French tennis fans are hoping the "Yannick Noah factor" can lift the jinx off home hope Amelie Mauresmo and clear her path for what would be a highly emotional title win in the French Open women's singles.
Mauresmo, who briefly rose to world No. 1 late last year, has been touted as a potential winner at Roland Garros since she burst on to the scene at the Australian Open in 1999.
But year after year she has failed to deliver, let down by a fragile temperament that has buckled under the weight of expectations.
Thus Noah, the hugely-popular winner of the 1983 men's singles title, has been brought in to sit down with Mauresmo and basically "get her head straight."
Now known more for his reggae-inspired rock concerts than his tennis skills, the dreadlocked Noah is seen as a master motivator.
"It's worth trying. They both admire each other," said Guy Forget, the former player who has captained both French Davis Cup and Fed teams.
"Yannick is the one who can really inspire Amelie or at the very least make her understand what matters and what doesn't.
"He can unlock her mystery. She will have to open the door herself, but Yannick can help her to put the right key into the lock."
The Mauresmo enigma is just one of many imponderables in what is gearing up to be one of the most open women's tournaments for years at Roland Garros.
There is the Belgian pair Justine Henin-Hardenne and Kim Clijsters, both of whom have clawed their way back from debilitating injuries in spectacular fashion this year.
Indeed Henin-Hardenne, winner here in 2003, has won her last three tournaments - all on clay - at Charleston, Warsaw and Berlin.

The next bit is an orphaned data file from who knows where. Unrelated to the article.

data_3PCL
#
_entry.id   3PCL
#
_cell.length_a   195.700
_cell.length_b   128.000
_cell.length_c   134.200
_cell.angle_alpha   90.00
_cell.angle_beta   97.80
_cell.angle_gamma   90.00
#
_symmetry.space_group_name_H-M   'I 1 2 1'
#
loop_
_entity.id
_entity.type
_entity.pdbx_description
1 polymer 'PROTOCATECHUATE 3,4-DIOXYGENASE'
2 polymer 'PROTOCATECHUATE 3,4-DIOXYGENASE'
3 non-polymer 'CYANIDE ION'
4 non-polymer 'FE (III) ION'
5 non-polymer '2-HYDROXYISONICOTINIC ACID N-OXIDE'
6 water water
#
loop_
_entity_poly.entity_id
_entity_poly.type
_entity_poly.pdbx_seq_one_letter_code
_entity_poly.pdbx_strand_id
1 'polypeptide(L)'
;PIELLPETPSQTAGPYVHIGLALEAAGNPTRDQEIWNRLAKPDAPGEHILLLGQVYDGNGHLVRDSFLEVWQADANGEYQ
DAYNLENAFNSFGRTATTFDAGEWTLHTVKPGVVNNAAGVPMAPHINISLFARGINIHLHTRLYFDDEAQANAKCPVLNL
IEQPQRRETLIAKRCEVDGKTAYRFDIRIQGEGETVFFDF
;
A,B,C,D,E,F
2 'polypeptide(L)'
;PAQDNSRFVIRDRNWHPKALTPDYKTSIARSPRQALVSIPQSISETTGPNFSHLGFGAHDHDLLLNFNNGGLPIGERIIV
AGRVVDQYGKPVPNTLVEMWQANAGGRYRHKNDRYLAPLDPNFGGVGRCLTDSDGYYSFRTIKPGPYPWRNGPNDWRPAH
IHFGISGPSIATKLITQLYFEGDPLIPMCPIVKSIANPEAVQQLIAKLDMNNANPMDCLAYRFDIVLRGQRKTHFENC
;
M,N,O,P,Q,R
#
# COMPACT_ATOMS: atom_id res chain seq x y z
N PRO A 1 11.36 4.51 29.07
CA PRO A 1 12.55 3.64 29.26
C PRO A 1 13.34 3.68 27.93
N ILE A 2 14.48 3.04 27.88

But her long-time coach Carlos Rodriguez has warned that she may never be totally free from the menace of the viral condition that left her exhausted last year and two weeks on the slow Paris claycourts will be a major test of her resistence.
For Clijsters, the problem is two-fold, firstly whether the wrist tendon injury that sidelined her last year can withstand the rigours of a Grand Slam event and secondly whether the injury she sustained to her right knee in Berlin earlier this has healed in time. Her participation is still in doubt.
Winner in 2002, Serena Williams has made but the briefest of appearances at the usual claycourt warmup tournaments, dropping an uninspired straight setter to Italy's Francesca Schiavone in the first round of the Rome Masters.
The American promptly headed home and has not been seen since.
Sister Venus has been in action in Europe but her results have only confirmed that while she can still give the ball a whack she is nothing like the force she used to be especially on clay.
World No. 1 Lindsay Davenport is another who scarcely conceals her dislike for the surface and she will head to Paris with no great ambitions in what could be her final appearance at the only Grand Slam event she has not won.
That leaves the Russian armada who were the shock troopers of last year's tournament when Anastasia Myskina defeated Elena Dementieva in an embarrassingly one-sided final.
Myskina looks unlikely to repeat the dose this year as she has struggled with injuries and loss of form all year and only confirmed late that she would take part at all.
Dementieva is also carrying an injury, while glamour girl Maria Sharapova admits she is still learning how to play on a surface which is not suited to her battering ram style of play.
Best bet among them could be Svetlana Kuznetsova, last year's US Open champion who has been based for years at the Sanchez-Casal Tennis Acaemy in Barcelona - the best claycourt school in the world.
Another outsider is Switzerland's Patty Schnyder who gradually has honed an effective all-court game on clay that saw her come close to defeating Mauresmo in the final of the Rome Masters last Sunday.